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There’s a million things to be

May 8, 2015

I spent the afternoon locked in my office talking to myself.

I haven’t snapped, not yet anyway. But I still need to practice talks before I give them.  I always thought I would grow out of it, would be able to relax and just talk.

Monday, my alma mater is flying me back to Chicago and putting me up at a hotel for two days so I can talk to graduate students about toy-making. The last time the University flew me in, I was living in Boston and had just been accepted to graduate school. They’ve sent me an itinerary and arranged for people to get me from point A to point B on a campus I once knew like the back of my hand.  My first talk, with students from my own department, is in a building that didn’t exist when I was there.  The hotel I’m staying in didn’t exist when I was there.  Time marches on, but I don’t feel that different.

My second talk, to students from several university divisions, is as part of a panel. I am the only untenured faculty on the panel. I’m not sure how I got there (although I have some suspicions).  I’m the only one not employed by the university. I’m both outsider and insider and it’s feeling a little weird.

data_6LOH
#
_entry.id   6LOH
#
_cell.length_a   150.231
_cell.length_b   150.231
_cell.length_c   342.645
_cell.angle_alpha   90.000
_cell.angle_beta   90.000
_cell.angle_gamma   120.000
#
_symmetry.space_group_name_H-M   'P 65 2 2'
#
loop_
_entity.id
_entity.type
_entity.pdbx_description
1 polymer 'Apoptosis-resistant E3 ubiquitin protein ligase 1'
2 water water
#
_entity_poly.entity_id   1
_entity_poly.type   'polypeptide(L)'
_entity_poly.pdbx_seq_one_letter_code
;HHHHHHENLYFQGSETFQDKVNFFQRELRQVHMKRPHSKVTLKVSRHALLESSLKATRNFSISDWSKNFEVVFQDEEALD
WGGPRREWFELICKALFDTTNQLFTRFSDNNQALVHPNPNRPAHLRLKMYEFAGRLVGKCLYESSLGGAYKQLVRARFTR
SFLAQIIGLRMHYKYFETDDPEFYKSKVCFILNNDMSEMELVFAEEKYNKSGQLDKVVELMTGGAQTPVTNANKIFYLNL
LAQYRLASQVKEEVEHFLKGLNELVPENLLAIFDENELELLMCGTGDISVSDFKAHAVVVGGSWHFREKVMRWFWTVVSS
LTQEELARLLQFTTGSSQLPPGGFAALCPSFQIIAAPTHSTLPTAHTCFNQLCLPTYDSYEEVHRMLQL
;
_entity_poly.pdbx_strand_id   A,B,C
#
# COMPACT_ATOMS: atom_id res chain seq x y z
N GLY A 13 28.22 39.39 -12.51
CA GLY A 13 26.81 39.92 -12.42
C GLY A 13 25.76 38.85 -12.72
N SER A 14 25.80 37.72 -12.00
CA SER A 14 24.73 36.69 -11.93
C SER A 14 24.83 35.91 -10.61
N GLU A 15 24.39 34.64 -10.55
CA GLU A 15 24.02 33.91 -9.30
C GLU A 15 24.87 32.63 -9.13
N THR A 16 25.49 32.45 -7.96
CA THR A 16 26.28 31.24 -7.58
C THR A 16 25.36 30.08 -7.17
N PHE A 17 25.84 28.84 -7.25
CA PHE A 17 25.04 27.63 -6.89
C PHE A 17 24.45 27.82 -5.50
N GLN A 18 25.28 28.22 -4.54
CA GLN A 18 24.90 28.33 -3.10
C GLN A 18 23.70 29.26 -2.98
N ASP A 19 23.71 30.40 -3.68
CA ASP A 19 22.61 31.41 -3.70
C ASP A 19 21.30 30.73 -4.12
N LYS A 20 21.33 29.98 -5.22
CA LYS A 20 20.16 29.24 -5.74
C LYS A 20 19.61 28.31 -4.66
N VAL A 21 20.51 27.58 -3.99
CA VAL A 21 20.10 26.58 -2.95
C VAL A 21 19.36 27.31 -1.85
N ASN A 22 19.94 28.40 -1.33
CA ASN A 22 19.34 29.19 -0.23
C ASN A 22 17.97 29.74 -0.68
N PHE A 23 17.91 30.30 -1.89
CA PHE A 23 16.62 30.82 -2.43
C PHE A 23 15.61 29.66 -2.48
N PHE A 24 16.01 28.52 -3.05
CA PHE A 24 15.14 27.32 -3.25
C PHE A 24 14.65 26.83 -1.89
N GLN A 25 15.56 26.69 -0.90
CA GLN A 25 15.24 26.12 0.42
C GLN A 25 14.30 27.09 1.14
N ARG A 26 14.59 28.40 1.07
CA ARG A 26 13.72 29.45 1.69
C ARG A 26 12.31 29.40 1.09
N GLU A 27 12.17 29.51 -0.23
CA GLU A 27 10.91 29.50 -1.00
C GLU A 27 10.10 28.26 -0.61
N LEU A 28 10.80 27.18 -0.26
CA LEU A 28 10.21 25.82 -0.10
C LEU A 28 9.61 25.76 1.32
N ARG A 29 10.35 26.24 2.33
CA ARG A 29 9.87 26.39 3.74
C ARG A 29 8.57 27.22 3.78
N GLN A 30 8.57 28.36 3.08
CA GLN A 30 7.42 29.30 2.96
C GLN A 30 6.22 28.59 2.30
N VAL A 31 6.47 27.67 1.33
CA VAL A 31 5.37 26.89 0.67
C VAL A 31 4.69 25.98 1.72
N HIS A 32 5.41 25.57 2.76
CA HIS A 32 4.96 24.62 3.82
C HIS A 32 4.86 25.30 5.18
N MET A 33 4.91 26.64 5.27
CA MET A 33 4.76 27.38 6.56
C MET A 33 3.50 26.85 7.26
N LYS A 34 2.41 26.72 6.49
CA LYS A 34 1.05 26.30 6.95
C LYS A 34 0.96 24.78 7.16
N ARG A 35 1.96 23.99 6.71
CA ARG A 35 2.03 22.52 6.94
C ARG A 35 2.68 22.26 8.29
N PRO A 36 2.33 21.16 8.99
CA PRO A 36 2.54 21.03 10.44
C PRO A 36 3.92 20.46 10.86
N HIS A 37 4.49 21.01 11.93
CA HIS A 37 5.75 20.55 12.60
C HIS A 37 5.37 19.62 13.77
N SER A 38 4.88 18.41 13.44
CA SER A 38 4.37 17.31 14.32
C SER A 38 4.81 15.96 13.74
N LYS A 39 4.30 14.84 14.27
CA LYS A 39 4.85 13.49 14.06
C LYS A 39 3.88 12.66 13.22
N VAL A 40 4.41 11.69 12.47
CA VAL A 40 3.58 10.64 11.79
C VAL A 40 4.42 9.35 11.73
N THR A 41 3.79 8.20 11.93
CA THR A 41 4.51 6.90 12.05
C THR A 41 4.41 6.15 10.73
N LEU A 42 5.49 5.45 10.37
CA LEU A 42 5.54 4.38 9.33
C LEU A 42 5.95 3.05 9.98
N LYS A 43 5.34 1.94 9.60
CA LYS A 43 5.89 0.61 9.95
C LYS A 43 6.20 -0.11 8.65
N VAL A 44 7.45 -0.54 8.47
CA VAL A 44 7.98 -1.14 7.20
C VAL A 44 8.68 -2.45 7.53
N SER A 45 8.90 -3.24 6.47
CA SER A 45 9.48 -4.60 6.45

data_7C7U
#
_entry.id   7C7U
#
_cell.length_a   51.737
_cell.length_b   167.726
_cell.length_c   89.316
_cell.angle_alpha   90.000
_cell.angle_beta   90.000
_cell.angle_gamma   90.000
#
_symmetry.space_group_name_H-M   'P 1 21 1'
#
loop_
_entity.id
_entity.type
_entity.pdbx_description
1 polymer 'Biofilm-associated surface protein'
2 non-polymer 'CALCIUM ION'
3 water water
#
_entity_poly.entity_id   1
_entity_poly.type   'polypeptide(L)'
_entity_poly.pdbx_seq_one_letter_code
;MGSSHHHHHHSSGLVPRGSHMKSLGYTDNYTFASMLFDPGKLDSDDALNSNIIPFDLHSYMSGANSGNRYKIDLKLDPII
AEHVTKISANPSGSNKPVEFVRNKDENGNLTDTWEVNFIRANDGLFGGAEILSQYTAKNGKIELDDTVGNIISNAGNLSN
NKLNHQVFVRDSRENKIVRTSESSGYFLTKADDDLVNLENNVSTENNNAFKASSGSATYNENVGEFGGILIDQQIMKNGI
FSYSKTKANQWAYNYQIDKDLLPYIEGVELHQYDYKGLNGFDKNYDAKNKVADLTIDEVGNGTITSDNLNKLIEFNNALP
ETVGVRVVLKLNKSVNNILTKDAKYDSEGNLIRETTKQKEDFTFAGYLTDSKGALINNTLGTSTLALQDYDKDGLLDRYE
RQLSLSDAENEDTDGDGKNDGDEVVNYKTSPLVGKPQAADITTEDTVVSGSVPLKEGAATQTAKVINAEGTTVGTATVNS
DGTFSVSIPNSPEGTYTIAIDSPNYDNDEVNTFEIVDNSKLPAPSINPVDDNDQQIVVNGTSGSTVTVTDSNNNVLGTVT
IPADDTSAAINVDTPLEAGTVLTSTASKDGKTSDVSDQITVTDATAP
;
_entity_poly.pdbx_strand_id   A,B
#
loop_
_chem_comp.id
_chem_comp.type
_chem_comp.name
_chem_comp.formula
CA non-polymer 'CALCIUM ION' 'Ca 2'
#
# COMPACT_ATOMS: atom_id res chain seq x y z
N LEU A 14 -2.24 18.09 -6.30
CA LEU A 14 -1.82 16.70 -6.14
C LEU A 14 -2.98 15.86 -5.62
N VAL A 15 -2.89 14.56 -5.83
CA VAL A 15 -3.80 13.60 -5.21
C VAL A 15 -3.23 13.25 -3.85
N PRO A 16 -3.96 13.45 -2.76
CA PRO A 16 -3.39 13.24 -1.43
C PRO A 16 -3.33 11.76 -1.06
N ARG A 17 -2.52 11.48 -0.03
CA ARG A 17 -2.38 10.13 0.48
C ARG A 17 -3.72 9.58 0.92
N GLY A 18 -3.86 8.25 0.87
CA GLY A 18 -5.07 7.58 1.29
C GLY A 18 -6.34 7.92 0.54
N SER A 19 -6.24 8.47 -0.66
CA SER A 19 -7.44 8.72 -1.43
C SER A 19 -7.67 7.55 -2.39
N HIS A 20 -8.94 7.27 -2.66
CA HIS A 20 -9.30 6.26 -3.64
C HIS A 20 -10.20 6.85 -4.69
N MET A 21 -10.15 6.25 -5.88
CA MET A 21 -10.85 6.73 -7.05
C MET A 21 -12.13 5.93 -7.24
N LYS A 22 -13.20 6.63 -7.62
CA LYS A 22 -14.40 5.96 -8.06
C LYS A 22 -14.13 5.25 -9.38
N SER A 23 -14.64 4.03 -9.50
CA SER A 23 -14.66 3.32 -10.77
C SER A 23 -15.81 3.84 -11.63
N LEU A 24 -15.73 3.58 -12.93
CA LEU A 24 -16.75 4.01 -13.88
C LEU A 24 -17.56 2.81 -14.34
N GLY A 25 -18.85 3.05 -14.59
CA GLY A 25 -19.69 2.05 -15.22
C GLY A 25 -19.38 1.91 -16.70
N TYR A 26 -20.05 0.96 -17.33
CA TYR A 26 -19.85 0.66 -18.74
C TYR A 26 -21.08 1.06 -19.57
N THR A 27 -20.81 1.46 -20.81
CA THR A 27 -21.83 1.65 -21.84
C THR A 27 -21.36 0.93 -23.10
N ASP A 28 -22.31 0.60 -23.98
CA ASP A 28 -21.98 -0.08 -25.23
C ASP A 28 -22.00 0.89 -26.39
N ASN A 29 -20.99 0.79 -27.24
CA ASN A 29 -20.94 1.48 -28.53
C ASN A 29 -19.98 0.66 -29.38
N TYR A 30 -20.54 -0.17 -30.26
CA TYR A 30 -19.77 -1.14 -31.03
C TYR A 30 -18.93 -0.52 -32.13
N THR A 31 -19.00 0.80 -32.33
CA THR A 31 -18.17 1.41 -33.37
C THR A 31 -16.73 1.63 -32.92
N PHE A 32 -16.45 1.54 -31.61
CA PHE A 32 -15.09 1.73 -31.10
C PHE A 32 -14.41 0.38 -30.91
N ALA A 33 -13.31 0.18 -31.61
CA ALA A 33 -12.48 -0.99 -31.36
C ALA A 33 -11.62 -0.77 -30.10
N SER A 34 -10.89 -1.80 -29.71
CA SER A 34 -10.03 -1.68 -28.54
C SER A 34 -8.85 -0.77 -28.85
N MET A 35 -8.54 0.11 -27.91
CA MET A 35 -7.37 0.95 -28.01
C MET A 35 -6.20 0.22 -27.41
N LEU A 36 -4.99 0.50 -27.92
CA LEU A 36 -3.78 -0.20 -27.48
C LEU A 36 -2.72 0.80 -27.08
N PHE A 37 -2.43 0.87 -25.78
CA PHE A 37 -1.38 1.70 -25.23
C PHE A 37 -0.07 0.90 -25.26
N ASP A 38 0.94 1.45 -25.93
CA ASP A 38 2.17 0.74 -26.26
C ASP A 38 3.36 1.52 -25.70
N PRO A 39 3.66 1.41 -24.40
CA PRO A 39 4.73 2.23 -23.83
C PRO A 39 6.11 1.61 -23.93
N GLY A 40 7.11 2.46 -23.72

But I’m also getting to see some old friends I haven’t seen in person in far too long. I’ll be near the lake, which has its advantages.  And I’m going to meet with my dissertation advisor.  Because nothing makes you feel guilty like talking to people about your illustrious academic career and having to confess you’re a total slacker.

Consequently, I will be writing and unwriting this weekend, trying to anticipate what people want to know about working in a toy factory and making toys and then second guessing myself.  I should, really, be working on the talk I have to give next month, which is much more complicated. It’s good to procrastinate with tasks that appear to be useful.

It’s better to procrastinate with a guitar.

One Comment leave one →
  1. May 11, 2015 11:37 am

    You do have an illustrious career. You’re far from a total slacker. This is the curse of the ABD. It makes you feel like something hasn’t been done, when sometimes it’s just not all that important.

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